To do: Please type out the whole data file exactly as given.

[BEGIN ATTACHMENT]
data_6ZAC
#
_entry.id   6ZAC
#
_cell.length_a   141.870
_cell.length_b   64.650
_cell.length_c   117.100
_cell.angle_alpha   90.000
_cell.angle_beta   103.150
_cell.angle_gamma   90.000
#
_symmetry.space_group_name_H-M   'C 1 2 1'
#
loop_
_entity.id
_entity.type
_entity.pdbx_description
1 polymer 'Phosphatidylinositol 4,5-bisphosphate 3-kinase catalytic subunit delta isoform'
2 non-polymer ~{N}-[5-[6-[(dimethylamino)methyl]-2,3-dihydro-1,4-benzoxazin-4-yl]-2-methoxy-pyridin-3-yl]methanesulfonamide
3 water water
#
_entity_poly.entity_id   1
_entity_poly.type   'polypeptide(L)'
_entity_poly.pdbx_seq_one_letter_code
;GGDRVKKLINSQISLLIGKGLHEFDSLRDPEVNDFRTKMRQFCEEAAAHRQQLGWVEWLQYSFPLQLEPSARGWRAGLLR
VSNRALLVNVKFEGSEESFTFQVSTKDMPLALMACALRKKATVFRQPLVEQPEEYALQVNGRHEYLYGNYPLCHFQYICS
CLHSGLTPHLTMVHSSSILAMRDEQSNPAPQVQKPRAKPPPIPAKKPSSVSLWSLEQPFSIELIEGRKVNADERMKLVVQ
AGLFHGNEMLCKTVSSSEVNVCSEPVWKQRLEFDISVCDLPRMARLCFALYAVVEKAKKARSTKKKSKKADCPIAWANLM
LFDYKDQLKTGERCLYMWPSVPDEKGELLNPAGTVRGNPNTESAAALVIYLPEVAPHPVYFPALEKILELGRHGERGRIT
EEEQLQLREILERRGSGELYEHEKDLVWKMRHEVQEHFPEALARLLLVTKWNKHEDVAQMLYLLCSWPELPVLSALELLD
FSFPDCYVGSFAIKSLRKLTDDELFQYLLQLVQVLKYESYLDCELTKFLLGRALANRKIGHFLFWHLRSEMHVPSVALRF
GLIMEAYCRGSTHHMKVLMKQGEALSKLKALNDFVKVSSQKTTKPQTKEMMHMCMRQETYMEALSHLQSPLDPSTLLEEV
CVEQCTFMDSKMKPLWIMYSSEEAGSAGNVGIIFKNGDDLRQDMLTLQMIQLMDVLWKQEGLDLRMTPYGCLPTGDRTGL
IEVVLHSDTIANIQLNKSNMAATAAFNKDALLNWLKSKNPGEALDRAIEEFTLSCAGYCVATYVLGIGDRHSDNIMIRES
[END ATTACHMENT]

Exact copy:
data_6ZAC
#
_entry.id   6ZAC
#
_cell.length_a   141.870
_cell.length_b   64.650
_cell.length_c   117.100
_cell.angle_alpha   90.000
_cell.angle_beta   103.150
_cell.angle_gamma   90.000
#
_symmetry.space_group_name_H-M   'C 1 2 1'
#
loop_
_entity.id
_entity.type
_entity.pdbx_description
1 polymer 'Phosphatidylinositol 4,5-bisphosphate 3-kinase catalytic subunit delta isoform'
2 non-polymer ~{N}-[5-[6-[(dimethylamino)methyl]-2,3-dihydro-1,4-benzoxazin-4-yl]-2-methoxy-pyridin-3-yl]methanesulfonamide
3 water water
#
_entity_poly.entity_id   1
_entity_poly.type   'polypeptide(L)'
_entity_poly.pdbx_seq_one_letter_code
;GGDRVKKLINSQISLLIGKGLHEFDSLRDPEVNDFRTKMRQFCEEAAAHRQQLGWVEWLQYSFPLQLEPSARGWRAGLLR
VSNRALLVNVKFEGSEESFTFQVSTKDMPLALMACALRKKATVFRQPLVEQPEEYALQVNGRHEYLYGNYPLCHFQYICS
CLHSGLTPHLTMVHSSSILAMRDEQSNPAPQVQKPRAKPPPIPAKKPSSVSLWSLEQPFSIELIEGRKVNADERMKLVVQ
AGLFHGNEMLCKTVSSSEVNVCSEPVWKQRLEFDISVCDLPRMARLCFALYAVVEKAKKARSTKKKSKKADCPIAWANLM
LFDYKDQLKTGERCLYMWPSVPDEKGELLNPAGTVRGNPNTESAAALVIYLPEVAPHPVYFPALEKILELGRHGERGRIT
EEEQLQLREILERRGSGELYEHEKDLVWKMRHEVQEHFPEALARLLLVTKWNKHEDVAQMLYLLCSWPELPVLSALELLD
FSFPDCYVGSFAIKSLRKLTDDELFQYLLQLVQVLKYESYLDCELTKFLLGRALANRKIGHFLFWHLRSEMHVPSVALRF
GLIMEAYCRGSTHHMKVLMKQGEALSKLKALNDFVKVSSQKTTKPQTKEMMHMCMRQETYMEALSHLQSPLDPSTLLEEV
CVEQCTFMDSKMKPLWIMYSSEEAGSAGNVGIIFKNGDDLRQDMLTLQMIQLMDVLWKQEGLDLRMTPYGCLPTGDRTGL
IEVVLHSDTIANIQLNKSNMAATAAFNKDALLNWLKSKNPGEALDRAIEEFTLSCAGYCVATYVLGIGDRHSDNIMIRES